Average library size does not mean anything to me. 1000 libraries (exaggerated) of 100k each is in total way more than 1 library of 1M while the average of the former is 10 times lower.
In the past I've tried once to introduce small parts of a certain framework. It only lead to way more work than I wanted since the things were not aligned. And sure the PDF, excel and whatever could be separated. For the rest, the more core functionality, I do not mind at all that it is one set of jars, and 'bloated' is I think very relative. Classes that are not needed are not loaded so....
For me it is all about ease of use etc and I'm very content with Seam in this regard.
We've gone for a totally modular approach for Seam 3, in fact there is no Seam
coreany more, although some modules may optionally depend on functionality from other modules. To see the direction that we're heading I recommend you take a look at SVN:
That looks better, 30 or more now. It's interesting how much Spring and Seam have in common. I'm wondering if Spring 3 will feature dynamic DI or will it still be static constructor or setter injection only...
Initially, the switch to Java 5 appears to be one of the big topics of Spring 3.0. However, since previous versions of the framework have already largely supported Java 5, other topics are perhaps more significant. The support of the increasingly important REST architecture further extends the new range of web features, first introduced in the previous version 2.5, and extends it to include a new operational context. The Spring Expression Language offers new possibilities for creating more flexible Spring configurations. The potential impact of this approach is also demonstrated by the length of time the introduction of an expression language has been on the wish list of Spring users: The relevant feature request has a single digit number. Conversations are directly supported in Spring. While this approach is technically required in the implementation of many web applications, developers often get by with holding the data within HTTP sessions, or through similar measures. Although conversations have been previously available in Spring Web Flow, their integration into Spring, makes them accessible to a much larger audience, while Spring Web Flow still adds a lot of additional valuable features. Finally, the Spring developers tidied up some areas, like the build management and the project's structure. They even removed some obsolete features, to ensure that in the long run, Spring remains "simple yet powerful" .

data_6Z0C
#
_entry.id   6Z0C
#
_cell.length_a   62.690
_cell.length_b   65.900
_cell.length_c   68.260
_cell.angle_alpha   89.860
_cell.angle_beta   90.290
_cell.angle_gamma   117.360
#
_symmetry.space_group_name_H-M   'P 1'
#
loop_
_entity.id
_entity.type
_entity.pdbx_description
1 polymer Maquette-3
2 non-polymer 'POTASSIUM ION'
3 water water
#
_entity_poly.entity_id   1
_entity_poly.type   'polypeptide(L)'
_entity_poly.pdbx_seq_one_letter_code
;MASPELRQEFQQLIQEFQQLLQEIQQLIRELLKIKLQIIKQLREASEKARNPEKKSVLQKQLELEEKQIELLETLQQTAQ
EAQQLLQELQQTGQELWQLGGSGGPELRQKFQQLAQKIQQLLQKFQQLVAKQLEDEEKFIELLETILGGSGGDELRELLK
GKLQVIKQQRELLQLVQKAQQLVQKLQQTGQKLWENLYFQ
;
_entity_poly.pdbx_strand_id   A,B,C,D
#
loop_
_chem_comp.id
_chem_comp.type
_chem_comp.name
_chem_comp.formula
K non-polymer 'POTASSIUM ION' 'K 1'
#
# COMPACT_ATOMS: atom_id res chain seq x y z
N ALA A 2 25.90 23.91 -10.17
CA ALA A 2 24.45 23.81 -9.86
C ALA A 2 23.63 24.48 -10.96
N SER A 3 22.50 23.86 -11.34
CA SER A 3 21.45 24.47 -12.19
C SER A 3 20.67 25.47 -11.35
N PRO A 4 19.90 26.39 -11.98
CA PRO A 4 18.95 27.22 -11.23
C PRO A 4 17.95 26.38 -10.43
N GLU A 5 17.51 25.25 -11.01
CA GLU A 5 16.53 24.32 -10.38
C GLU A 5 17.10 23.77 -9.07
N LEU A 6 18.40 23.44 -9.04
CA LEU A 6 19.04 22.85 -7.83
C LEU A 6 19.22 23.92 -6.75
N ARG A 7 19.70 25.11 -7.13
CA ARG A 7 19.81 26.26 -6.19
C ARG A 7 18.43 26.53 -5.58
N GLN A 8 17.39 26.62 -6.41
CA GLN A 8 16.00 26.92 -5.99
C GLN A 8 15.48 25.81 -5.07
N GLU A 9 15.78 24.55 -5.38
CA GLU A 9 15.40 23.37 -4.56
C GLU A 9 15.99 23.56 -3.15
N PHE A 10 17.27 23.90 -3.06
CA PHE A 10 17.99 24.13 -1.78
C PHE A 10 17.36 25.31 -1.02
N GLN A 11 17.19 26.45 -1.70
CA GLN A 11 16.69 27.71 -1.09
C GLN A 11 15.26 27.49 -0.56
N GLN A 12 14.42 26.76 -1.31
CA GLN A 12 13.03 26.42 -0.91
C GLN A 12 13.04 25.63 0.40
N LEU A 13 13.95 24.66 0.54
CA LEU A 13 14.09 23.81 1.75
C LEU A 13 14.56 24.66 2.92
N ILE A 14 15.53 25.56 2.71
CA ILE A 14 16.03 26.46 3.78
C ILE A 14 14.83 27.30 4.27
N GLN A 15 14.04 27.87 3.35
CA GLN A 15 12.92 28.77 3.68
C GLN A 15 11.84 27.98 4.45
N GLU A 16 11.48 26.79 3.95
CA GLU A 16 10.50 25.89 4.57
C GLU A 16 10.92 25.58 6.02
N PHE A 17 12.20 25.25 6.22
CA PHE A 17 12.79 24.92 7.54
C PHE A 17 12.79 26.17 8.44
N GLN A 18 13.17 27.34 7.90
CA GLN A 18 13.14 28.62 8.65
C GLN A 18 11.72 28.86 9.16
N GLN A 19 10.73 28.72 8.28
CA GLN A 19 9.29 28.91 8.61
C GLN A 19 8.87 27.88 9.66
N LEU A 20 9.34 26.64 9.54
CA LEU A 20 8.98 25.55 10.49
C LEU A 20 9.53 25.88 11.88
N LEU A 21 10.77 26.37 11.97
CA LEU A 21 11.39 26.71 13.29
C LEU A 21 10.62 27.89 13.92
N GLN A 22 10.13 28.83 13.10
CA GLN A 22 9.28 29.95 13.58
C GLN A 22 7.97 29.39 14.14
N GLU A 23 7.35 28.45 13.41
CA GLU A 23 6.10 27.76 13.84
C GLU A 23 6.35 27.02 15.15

So the main items are conversation support (which I'd like to know the details of), REST support which Seam has RESTEasy as of 2.1.2, EL support, and fully modularized via OSGi so no more spring.jar.
So lots of catchup in Spring 3...
Also wondering the extent (if any) OSGi in JBoss 5 AS will play in Seam 3 apps..??